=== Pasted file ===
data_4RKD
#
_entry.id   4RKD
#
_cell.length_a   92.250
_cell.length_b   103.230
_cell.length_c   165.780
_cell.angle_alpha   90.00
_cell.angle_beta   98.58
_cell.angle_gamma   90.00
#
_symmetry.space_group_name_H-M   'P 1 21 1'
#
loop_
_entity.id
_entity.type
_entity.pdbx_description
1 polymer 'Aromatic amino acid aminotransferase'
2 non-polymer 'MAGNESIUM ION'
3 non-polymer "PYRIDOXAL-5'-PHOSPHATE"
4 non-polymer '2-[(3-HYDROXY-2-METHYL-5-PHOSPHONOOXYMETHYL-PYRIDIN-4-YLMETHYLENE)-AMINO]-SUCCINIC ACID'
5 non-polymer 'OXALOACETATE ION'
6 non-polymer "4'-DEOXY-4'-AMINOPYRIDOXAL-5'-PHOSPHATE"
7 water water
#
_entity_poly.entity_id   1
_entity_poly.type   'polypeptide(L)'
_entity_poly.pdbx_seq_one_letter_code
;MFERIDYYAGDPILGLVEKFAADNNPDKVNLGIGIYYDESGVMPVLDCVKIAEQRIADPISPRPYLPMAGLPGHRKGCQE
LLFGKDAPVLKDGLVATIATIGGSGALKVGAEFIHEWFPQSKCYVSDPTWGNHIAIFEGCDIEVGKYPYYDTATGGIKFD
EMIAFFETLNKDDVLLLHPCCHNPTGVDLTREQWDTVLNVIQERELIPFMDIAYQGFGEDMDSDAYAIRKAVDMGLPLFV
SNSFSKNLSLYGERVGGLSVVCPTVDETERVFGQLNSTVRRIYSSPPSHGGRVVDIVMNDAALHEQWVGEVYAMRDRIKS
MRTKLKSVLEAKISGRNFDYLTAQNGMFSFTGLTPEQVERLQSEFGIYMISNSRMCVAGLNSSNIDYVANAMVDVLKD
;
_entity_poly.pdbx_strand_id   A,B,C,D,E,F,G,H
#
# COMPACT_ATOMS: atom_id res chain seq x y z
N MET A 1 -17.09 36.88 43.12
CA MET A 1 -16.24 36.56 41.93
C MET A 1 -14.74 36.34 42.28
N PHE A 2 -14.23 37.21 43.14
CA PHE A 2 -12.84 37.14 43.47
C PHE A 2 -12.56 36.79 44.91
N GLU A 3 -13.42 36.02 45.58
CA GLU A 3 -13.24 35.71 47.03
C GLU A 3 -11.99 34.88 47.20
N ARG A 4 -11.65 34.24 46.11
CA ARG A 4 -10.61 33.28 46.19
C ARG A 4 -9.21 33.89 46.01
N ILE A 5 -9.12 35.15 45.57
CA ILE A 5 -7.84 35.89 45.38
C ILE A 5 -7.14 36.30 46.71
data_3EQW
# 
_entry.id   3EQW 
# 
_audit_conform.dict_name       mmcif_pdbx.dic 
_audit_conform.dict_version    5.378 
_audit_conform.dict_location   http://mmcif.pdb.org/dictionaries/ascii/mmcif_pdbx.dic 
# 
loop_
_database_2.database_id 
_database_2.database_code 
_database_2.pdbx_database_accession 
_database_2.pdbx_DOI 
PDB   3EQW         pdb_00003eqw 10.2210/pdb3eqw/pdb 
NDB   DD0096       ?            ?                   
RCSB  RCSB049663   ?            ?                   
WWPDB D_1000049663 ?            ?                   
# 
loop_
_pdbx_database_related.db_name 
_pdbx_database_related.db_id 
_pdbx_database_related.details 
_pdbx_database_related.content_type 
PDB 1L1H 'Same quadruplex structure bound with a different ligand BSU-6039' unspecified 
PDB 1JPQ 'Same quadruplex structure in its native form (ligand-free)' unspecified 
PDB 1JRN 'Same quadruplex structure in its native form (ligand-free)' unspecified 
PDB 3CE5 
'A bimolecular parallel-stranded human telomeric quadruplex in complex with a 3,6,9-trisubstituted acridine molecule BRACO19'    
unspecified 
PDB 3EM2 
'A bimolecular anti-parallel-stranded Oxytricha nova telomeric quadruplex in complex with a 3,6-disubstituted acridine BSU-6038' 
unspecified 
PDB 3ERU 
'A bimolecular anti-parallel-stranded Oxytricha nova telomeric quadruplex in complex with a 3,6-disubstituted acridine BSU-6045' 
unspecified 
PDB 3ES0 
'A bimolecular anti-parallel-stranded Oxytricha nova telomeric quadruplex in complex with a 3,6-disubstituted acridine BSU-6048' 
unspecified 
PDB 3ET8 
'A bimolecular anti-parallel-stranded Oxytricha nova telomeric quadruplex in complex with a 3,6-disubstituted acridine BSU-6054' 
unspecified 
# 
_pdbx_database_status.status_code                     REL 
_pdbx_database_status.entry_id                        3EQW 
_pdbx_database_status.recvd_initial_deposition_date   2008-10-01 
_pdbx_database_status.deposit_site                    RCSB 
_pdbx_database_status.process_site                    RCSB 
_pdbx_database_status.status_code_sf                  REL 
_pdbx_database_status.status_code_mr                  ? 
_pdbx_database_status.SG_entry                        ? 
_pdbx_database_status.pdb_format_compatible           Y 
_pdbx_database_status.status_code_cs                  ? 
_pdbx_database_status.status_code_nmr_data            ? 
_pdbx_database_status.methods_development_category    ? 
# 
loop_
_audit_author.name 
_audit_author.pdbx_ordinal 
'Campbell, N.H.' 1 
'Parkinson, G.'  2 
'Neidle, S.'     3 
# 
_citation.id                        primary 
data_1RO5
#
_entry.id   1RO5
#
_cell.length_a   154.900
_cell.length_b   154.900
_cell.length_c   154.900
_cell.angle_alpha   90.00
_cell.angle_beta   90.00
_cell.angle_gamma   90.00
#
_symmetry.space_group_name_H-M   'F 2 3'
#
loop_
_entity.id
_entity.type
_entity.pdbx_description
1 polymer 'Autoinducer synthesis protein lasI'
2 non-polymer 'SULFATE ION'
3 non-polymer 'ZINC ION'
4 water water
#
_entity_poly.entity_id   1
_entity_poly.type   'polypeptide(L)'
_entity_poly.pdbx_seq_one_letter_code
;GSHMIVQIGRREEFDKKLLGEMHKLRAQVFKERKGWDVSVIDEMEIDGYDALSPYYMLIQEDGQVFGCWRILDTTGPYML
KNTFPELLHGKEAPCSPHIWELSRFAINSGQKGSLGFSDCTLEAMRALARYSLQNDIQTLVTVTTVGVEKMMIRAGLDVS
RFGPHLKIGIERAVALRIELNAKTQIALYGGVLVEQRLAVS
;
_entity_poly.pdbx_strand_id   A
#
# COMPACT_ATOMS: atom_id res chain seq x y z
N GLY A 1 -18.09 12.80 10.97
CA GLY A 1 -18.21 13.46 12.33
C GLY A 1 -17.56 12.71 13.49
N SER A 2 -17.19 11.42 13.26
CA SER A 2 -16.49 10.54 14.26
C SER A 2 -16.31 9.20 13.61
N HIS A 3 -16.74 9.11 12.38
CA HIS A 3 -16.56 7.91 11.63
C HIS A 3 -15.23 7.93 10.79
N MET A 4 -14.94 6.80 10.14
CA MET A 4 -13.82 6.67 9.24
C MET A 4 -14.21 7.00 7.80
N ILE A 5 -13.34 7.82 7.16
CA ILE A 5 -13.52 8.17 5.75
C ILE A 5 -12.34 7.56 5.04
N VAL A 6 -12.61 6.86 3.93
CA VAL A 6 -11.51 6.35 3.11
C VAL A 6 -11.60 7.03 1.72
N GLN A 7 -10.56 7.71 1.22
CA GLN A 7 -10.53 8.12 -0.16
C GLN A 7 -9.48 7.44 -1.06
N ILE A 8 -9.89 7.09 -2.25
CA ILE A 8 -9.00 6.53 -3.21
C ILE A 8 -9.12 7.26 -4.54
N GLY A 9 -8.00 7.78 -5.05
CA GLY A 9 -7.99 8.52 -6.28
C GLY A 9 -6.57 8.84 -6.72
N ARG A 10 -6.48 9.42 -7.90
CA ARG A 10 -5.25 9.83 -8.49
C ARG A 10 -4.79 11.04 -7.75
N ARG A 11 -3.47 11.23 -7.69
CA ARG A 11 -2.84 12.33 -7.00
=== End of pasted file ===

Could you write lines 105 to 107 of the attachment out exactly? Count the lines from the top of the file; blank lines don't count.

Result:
_pdbx_database_status.status_code_nmr_data            ? 
_pdbx_database_status.methods_development_category    ? 
# 